Drosophila immune priming against Pseudomonas aeruginosa is short-lasting and depends on cellular and humoral immunity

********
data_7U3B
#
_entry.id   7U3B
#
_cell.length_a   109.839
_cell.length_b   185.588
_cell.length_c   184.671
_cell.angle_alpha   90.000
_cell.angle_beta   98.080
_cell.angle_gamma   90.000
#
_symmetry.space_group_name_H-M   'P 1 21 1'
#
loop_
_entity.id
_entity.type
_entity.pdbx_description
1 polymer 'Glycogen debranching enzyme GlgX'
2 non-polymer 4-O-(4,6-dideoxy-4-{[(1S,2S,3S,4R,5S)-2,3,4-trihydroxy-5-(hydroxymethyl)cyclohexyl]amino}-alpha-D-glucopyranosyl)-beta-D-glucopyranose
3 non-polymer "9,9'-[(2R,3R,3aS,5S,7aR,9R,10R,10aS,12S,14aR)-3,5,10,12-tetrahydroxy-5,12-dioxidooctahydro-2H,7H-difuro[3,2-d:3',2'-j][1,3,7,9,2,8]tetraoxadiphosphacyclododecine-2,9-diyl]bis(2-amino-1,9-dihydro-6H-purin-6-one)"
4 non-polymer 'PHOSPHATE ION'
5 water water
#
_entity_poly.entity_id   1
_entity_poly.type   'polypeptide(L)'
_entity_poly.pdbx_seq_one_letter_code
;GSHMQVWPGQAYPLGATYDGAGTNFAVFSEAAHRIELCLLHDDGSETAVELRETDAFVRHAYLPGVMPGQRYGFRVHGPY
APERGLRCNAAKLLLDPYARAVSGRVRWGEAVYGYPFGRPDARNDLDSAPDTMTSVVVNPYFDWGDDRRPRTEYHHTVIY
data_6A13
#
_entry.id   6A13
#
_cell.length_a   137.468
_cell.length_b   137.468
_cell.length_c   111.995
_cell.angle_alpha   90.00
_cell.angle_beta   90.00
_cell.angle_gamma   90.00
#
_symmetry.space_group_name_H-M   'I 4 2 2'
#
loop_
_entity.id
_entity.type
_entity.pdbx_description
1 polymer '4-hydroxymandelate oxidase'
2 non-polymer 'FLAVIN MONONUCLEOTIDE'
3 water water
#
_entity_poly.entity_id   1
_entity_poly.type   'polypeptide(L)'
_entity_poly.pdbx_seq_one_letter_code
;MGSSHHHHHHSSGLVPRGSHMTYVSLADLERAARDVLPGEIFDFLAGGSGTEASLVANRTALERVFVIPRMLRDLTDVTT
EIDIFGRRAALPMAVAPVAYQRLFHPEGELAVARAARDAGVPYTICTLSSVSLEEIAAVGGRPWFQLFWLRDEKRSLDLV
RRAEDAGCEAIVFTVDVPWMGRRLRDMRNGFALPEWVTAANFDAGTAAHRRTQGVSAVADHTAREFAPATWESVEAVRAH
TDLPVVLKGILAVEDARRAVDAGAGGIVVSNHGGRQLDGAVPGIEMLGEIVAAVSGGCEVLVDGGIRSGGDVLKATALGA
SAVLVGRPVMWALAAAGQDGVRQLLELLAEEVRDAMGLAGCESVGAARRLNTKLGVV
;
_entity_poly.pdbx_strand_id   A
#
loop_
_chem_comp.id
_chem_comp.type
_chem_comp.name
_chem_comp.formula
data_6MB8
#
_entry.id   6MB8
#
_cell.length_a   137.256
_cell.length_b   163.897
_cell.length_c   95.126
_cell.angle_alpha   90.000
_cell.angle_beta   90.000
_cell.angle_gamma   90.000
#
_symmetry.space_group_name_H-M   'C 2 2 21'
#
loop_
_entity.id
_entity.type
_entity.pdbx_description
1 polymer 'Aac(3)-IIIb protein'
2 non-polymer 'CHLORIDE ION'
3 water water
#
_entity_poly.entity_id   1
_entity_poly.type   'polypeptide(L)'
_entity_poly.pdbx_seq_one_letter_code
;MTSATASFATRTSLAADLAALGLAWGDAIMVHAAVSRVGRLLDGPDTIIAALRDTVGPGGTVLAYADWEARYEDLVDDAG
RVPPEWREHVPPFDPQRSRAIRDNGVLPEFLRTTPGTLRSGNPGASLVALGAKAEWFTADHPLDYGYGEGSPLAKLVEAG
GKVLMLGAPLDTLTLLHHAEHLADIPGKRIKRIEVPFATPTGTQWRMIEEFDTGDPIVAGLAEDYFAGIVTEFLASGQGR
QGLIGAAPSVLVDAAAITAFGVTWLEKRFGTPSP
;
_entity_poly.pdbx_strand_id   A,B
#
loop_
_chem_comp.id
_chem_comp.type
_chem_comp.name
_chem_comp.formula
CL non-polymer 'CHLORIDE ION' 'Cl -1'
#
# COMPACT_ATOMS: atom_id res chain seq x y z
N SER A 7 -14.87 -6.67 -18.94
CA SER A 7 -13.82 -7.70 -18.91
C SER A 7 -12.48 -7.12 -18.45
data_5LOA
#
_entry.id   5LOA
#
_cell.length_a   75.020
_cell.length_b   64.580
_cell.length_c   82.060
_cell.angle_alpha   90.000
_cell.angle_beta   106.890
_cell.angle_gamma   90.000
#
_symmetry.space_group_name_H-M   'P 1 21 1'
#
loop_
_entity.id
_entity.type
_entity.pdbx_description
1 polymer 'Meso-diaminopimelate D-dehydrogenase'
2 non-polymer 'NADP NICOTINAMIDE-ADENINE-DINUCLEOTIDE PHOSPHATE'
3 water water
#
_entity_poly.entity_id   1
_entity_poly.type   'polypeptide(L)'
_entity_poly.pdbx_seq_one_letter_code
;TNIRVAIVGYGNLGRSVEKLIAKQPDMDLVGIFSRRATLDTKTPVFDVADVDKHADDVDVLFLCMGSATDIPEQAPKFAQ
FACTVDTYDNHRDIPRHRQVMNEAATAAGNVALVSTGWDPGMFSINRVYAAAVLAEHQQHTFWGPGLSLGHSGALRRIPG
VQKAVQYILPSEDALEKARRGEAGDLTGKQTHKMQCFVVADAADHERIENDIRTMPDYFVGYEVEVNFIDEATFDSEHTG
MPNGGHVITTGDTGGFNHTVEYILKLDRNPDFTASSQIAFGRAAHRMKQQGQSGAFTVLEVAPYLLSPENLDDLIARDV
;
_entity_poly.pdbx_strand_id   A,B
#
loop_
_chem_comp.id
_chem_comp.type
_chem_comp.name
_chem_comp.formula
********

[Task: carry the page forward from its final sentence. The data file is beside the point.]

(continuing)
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Immune responses are traditionally divided into the innate and the adaptive arm, both of which are present in vertebrates, while only the innate arm is found in invertebrates. Immune priming experiments in Drosophila melanogaster and other invertebrates during the last decade have challenged this dogma, questioning the boundaries between innate and adaptive immunity. Studies on repeated inoculation of Drosophila with microbes reveal a long-lasting cellular immunity adaptation against particular microorganisms. Here we study the lasting effect of immune priming against infection with Pseudomonas aeruginosa, an opportunistic human pathogen that is lethal to the common fruit fly. Drosophila priming with heat-killed or low in virulence P. aeruginosa extends fly survival during a secondary lethal infection with a virulent strain of the same species. The protective immune response can last for more than 10 days after exposure to a persistent low-in-virulence live infection, but it is eliminated 7 days after the host is primed with heat-killed bacteria. Moreover, not only the cellular, but also the systemic NF-KB-mediated immune responses contribute to immune priming. Thus each microbe might elicit different mechanisms of immune priming that may or may not last for long. © 2013 Christofi T and Apidianakis Y.
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